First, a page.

5G Flying – New Network Turns Airport into Real-Life Research Site

5G Flying – New Network Turns Airport into Real-Life Research Site

Hoosiers have been hard at work to revolutionize the aviation industry. Right now, there’s a unique 5G project underway in Indiana that aims to modernize just about everything about the ways that airports operate. It’s going to be “out with the old” and “in with the new” in some seriously game-changing ways. And it’s all going to start with a ground-up revamp of airport communication systems.


How Things Work Today

Currently, a majority of airports rely on sensors and network systems that are built with hardwired connections. This requires a lot of expensive infrastructure like physical connection points, hubs, and trenches for things like copper or fiber-optic cabling. Alternatively, airport operators can opt for point-to-point radio frequency links or public cellular connections, but those come with fees, limitations, and potential reliability issues that could create major problems. A better solution is needed.


The Proving Ground

This past spring, a big partnership was launched to test new ways for airports to improve their networks. Global companies Ericsson, a communications service provider, and Saab, a defense and security company, have teamed up with the Purdue Airport (LAF)and the Purdue Research Foundation (PRF) to create a new “Lab to Life” project. This new “proving ground” at LAF is going to bring together numerous academics, researchers, and business leaders that will be working together to develop a new generation of 5G airport communications networks.

Essentially, the partners are going to be creating a new private 5G network that can be tested in high-performance, real-life scenarios. Each entity has a unique role in this project.

Ericsson is going to contribute the 5G network technology that PRF will operate at LAF. This is going to be a 4G and 5G dual-mode core private network tailored that can be tailored to meet specific industry needs. Saab will be the first industry partner to use this dedicated 5G network.

Saab is investing in this project through the installation of its Aerobahn platform, which improves efficiencies for airlines through things like ramp management, event management, airport security operations, and aircraft tracking sensors.

Purdue, in addition to providing the use of its airport, is also contributing additional research capacity through the “lab to life testbed” in the Discovery Park District. It is expected that more collaborators may join this project in the future as new ideas and applications begin to take shape.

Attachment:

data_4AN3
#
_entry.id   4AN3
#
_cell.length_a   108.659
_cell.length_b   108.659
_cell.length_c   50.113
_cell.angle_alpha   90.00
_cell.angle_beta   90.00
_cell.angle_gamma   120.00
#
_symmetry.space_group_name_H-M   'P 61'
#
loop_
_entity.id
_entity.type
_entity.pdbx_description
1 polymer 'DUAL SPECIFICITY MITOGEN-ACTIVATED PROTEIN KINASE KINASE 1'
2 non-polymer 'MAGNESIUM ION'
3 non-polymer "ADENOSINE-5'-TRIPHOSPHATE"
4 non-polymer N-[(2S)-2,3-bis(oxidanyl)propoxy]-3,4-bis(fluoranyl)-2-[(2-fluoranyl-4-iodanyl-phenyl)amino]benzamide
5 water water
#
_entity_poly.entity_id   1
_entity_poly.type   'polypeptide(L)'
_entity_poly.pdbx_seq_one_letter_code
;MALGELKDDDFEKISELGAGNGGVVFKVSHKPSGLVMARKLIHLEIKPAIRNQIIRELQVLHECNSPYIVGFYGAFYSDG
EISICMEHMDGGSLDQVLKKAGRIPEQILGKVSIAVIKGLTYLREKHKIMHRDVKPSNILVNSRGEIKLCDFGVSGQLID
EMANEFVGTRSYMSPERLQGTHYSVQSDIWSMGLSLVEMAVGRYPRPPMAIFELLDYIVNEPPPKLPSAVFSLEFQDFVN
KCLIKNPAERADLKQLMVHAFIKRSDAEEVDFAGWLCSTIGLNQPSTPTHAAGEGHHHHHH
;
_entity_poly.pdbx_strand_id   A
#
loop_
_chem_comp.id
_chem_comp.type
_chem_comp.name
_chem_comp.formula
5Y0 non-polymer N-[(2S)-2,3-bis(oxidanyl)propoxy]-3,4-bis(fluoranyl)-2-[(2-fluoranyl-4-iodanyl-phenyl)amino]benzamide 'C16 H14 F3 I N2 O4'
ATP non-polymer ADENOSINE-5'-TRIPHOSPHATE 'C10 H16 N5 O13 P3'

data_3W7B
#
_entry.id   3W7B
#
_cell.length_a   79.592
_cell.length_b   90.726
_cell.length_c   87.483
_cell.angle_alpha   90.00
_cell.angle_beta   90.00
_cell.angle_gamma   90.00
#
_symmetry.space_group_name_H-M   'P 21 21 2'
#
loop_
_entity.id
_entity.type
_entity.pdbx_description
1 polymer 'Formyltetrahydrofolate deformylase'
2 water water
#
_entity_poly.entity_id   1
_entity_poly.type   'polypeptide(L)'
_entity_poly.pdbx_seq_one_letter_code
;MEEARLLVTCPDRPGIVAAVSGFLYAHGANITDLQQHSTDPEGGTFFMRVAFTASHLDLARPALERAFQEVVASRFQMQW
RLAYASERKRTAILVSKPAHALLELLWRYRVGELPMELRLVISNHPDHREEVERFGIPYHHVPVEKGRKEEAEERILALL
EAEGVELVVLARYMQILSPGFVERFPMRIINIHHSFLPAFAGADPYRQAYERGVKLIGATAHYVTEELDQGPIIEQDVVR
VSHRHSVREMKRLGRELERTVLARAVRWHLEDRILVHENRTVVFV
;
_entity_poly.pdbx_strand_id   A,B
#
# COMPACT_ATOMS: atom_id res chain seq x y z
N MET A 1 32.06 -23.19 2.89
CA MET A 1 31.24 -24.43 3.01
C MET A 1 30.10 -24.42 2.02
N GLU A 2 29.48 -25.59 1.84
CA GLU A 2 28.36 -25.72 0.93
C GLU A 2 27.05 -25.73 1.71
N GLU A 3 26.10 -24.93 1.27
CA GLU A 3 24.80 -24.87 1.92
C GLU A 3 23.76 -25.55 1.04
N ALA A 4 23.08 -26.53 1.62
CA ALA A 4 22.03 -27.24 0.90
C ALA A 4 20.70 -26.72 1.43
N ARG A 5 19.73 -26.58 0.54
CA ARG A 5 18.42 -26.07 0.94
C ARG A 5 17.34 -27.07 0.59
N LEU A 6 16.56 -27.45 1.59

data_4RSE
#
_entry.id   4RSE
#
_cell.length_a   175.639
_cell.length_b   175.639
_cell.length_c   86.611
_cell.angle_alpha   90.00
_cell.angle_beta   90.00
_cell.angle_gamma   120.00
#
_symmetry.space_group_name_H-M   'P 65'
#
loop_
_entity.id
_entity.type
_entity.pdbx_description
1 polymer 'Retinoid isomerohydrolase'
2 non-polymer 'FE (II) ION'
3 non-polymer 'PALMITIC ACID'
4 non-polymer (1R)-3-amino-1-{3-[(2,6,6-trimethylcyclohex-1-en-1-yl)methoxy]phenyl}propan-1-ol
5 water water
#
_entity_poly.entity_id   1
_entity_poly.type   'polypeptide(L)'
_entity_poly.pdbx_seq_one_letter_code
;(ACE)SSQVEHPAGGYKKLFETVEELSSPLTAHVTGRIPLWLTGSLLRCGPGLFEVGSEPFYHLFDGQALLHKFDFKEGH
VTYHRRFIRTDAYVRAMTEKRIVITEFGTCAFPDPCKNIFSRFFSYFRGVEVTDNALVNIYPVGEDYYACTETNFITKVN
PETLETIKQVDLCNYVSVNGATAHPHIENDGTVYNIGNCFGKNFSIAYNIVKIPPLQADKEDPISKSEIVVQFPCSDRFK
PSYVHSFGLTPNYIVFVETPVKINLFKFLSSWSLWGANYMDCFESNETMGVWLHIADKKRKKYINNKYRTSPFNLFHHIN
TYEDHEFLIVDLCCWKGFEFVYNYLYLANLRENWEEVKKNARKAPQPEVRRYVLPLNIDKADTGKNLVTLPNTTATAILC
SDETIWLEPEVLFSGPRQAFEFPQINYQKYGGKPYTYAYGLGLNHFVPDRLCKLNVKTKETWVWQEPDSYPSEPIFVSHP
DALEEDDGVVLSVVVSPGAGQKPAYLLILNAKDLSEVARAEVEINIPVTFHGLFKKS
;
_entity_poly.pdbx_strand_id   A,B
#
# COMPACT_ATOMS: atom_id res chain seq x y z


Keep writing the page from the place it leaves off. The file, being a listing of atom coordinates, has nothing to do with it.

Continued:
All of this amounts to a rather large-scale project at one of our state’s most important aviation sites. LAF is the second-busiest airport in the entire state of Indiana. Somewhere around 125,000 aircraft operations take place at this location annually. The results of this could change everything about how airports operate.


How Will This Benefit Aviation?

Consider a scenario where an airport operator is conducting a major renovation or equipment relocation. As we’ve mentioned, most airport locations are packed with physical telecommunications infrastructure that will constitute a major project hurdle for builders. Infrastructure like this is essential and can’t be disrupted during any construction phases.

That’s why a new wireless system like the one in development at LAF has a lot of folks paying attention. Wireless options create much greater flexibility for operators, and demand for these kinds of options has been steadily increasing throughout the industry.

“We are witnessing an uptake in global demand for digitalization at airports that requires stable, secure, and high-performing wireless networking,” said George Mulhern, head of Ericsson Enterprise Wireless Solutions. “This unique collaboration enables trials and industrialization of 5G applications and use cases that help solve aviation market needs – improving flight safety, enhanced passenger experience, as well as increased efficiencies and cost savings.”

Erik Smith, president and CEO of Saab in the U.S. said, “This platform is intended to showcase how state-of-the-art airport systems can work with 5G technology. By combining airside and landside operations to improve airport efficiency and planning, the platform at Purdue will help us continue that journey.”

University officials are understandably excited too, as the entire partnership offers lots of new educational opportunities for students and researchers.

Troy Hege, vice president of innovation and technology for PRF, said, “The combination of Purdue’s operational airport, research faculty, and students with Ericsson’s Private 5G network and Saab’s sensor arrays and operating systems is an innovation and education asset that is unlike anything else that exists today.”


Big Things to Come

It’s safe to say that several truly big innovations could be coming to the aviation industry soon once the project happening at LAF takes off. Greater flexibility and capability throughout facility communications will be an important step to take airports to the next level, and Indiana is right at the forefront of making it happen. It’ll be very exciting to watch this project grow over the coming years.

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